Friday, 30 August 2013

Tribute to Seamus Heaney 3: Digging

Today marks the death of Ulster's most world renowned poet Seamus Heaney as I said earlier I will be sharing some of his work that has touched me through the years for different reasons.

This next one is another experience we both shared, my father had a sizable vegetable patch out the back of the house I spent my formative years in. Planting seeds and harvesting the various vegetables and fruits became a family endeavour. I was too young then to have homeworks over the weekends but later on when we moved house I would on occasion be working away in my room and hear my parents at work in the garden somewhere below me.


Between my finger and my thumb
The squat pin rest; snug as a gun.

Under my window, a clean rasping sound
When the spade sinks into gravelly ground:
My father, digging. I look down

Till his straining rump among the flowerbeds
Bends low, comes up twenty years away
Stooping in rhythm through potato drills
Where he was digging.

The coarse boot nestled on the lug, the shaft
Against the inside knee was levered firmly.
He rooted out tall tops, buried the bright edge deep
To scatter new potatoes that we picked,
Loving their cool hardness in our hands.

By God, the old man could handle a spade.
Just like his old man.

My grandfather cut more turf in a day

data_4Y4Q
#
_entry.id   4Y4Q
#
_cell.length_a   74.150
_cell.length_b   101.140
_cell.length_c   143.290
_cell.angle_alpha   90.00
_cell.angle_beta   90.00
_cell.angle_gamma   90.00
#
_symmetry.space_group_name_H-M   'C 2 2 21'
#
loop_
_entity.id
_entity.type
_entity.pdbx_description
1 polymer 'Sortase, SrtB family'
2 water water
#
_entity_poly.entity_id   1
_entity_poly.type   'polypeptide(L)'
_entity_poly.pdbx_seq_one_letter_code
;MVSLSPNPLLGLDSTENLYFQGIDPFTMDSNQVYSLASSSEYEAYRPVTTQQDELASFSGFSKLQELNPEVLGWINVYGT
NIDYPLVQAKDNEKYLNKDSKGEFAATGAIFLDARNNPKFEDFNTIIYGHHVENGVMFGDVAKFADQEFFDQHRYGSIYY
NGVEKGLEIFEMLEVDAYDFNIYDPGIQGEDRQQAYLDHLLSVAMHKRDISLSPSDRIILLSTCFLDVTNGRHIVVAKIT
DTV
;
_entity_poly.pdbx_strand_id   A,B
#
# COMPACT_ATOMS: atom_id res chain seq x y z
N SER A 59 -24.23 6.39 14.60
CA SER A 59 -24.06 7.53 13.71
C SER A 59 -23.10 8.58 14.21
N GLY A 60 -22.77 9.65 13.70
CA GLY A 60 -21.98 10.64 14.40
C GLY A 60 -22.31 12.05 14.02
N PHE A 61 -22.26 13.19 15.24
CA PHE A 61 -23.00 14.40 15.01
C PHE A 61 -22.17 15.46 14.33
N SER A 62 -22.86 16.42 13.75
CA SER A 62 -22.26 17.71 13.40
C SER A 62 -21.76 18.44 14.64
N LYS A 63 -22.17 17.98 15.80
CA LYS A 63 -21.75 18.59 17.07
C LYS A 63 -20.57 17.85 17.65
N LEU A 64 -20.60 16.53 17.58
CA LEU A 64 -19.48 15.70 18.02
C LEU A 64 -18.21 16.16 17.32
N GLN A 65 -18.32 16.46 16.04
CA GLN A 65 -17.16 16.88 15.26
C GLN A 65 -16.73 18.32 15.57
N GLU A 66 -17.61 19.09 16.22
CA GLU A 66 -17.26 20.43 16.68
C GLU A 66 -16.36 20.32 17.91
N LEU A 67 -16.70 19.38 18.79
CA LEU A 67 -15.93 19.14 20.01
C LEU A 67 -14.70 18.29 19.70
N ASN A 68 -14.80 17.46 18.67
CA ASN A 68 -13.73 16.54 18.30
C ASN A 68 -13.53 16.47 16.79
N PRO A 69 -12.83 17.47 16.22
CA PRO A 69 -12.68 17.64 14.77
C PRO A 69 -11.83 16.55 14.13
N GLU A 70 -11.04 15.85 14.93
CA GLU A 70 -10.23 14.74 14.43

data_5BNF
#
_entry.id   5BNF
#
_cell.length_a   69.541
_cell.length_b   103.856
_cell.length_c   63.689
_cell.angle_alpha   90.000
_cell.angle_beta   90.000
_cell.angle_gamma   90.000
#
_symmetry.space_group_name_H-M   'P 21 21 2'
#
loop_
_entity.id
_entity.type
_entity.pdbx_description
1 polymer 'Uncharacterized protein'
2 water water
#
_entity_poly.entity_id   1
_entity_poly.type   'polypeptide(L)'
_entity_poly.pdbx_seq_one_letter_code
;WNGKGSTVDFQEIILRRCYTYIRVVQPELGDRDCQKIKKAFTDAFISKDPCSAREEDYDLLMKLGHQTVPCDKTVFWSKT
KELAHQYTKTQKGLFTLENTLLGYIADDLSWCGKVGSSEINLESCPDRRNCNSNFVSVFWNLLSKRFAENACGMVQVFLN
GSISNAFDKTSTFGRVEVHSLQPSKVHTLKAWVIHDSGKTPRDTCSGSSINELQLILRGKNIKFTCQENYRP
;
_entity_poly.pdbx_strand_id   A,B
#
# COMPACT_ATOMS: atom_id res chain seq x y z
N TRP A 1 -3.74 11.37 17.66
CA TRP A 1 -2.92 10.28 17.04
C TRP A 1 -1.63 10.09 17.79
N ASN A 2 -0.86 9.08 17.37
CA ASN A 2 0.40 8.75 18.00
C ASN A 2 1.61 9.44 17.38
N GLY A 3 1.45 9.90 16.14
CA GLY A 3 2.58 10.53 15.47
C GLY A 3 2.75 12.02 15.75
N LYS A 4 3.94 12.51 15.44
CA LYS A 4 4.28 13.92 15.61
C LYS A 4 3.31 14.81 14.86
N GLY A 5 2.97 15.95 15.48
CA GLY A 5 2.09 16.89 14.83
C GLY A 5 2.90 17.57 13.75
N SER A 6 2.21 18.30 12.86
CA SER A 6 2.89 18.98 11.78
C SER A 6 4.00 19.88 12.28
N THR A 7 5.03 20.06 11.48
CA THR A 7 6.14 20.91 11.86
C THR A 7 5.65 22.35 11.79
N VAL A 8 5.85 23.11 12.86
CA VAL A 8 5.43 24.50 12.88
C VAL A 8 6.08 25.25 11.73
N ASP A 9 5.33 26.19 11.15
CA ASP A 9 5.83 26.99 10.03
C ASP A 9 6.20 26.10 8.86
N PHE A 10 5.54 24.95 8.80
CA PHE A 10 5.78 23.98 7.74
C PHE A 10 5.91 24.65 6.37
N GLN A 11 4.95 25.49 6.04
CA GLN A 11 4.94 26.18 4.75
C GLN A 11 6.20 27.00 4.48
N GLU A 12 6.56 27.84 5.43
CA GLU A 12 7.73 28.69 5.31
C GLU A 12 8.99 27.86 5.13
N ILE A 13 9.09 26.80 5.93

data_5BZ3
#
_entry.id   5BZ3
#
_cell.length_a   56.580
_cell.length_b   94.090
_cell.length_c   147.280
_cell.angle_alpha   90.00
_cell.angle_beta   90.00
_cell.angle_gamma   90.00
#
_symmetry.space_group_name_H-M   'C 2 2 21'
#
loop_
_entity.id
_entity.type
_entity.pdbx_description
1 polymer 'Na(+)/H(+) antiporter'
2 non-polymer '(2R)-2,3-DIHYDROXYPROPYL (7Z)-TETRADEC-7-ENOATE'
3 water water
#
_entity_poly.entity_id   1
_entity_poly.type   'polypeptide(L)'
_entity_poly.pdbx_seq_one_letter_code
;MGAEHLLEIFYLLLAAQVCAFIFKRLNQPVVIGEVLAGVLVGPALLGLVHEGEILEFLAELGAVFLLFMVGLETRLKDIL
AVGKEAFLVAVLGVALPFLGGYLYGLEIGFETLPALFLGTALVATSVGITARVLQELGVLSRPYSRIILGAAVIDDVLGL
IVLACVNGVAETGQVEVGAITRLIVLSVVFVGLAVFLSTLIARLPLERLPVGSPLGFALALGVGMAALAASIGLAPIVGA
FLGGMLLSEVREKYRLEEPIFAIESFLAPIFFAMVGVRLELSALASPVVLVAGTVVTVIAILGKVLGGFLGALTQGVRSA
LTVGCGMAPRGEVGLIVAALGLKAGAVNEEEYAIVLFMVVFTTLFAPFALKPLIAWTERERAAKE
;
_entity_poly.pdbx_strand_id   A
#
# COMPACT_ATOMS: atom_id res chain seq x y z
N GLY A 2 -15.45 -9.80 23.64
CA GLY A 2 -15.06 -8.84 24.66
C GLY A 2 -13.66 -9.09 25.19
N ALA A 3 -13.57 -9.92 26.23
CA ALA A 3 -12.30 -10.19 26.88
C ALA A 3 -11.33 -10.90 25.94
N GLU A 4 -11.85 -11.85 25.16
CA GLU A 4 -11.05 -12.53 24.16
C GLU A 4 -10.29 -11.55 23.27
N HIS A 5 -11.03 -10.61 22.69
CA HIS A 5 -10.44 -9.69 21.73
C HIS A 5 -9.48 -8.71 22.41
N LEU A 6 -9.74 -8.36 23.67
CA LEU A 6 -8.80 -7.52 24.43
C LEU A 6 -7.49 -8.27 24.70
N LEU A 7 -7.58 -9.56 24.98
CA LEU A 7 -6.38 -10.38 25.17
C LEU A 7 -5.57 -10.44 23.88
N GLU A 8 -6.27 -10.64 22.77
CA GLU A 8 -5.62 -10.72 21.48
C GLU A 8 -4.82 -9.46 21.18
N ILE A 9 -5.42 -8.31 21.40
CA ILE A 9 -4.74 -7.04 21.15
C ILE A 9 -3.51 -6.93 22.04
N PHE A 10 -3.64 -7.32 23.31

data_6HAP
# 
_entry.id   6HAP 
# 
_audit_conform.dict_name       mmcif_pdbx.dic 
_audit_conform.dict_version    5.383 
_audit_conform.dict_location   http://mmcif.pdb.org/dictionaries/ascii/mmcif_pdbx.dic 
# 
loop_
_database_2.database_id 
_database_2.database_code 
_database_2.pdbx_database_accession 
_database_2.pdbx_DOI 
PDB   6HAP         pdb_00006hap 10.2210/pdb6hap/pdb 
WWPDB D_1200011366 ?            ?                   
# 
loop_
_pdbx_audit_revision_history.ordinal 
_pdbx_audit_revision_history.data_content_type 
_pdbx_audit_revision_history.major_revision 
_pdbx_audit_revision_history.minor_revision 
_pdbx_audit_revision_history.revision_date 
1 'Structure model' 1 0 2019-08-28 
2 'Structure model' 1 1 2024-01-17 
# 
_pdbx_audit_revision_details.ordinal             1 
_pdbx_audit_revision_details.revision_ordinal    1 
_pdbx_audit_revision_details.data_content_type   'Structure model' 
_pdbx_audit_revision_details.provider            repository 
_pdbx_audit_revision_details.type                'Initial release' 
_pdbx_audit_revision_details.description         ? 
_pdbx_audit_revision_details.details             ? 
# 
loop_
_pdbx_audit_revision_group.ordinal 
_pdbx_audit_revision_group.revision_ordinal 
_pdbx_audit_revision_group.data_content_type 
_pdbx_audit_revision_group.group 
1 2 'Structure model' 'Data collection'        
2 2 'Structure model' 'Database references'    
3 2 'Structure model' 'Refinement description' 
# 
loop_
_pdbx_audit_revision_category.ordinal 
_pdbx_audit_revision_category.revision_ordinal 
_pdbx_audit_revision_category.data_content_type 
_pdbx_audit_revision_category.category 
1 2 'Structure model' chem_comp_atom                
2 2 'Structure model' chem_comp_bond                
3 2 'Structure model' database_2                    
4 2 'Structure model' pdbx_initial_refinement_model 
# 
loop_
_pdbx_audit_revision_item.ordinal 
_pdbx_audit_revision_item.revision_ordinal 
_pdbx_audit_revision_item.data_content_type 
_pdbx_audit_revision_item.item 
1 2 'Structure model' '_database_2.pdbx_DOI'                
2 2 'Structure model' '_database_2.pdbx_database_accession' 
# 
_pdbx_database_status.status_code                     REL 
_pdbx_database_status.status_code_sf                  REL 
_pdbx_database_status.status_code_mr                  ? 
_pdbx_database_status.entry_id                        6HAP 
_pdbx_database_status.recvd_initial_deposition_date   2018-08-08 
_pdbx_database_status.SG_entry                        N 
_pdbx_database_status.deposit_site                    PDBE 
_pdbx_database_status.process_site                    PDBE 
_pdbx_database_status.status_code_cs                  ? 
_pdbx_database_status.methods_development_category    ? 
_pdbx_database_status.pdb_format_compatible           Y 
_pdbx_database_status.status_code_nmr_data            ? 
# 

Than any other man on Toner's bog.
Once I carried him milk in a bottle
Corked sloppily with paper. He straightened up
To drink it, then fell to right away
Nicking and slicing neatly, heaving sods
Over his shoulder, going down and down
For the good turf. Digging.

The cold smell of potato mould, the squelch and slap
Of soggy peat, the curt cuts of an edge
Through living roots awaken in my head.
But I've no spade to follow men like them.

Between my finger and my thumb
The squat pen rests.
I'll dig with it.

Postscript there is something of a irony about this poem inspiring this poet. As someone said to be near the end of my A'Levels I was probably the most widely read poet in the sixth form. The reason being that some of mine would circulate the sixth form centre when we were supposed to be studying and there were more people there than took English Literature.

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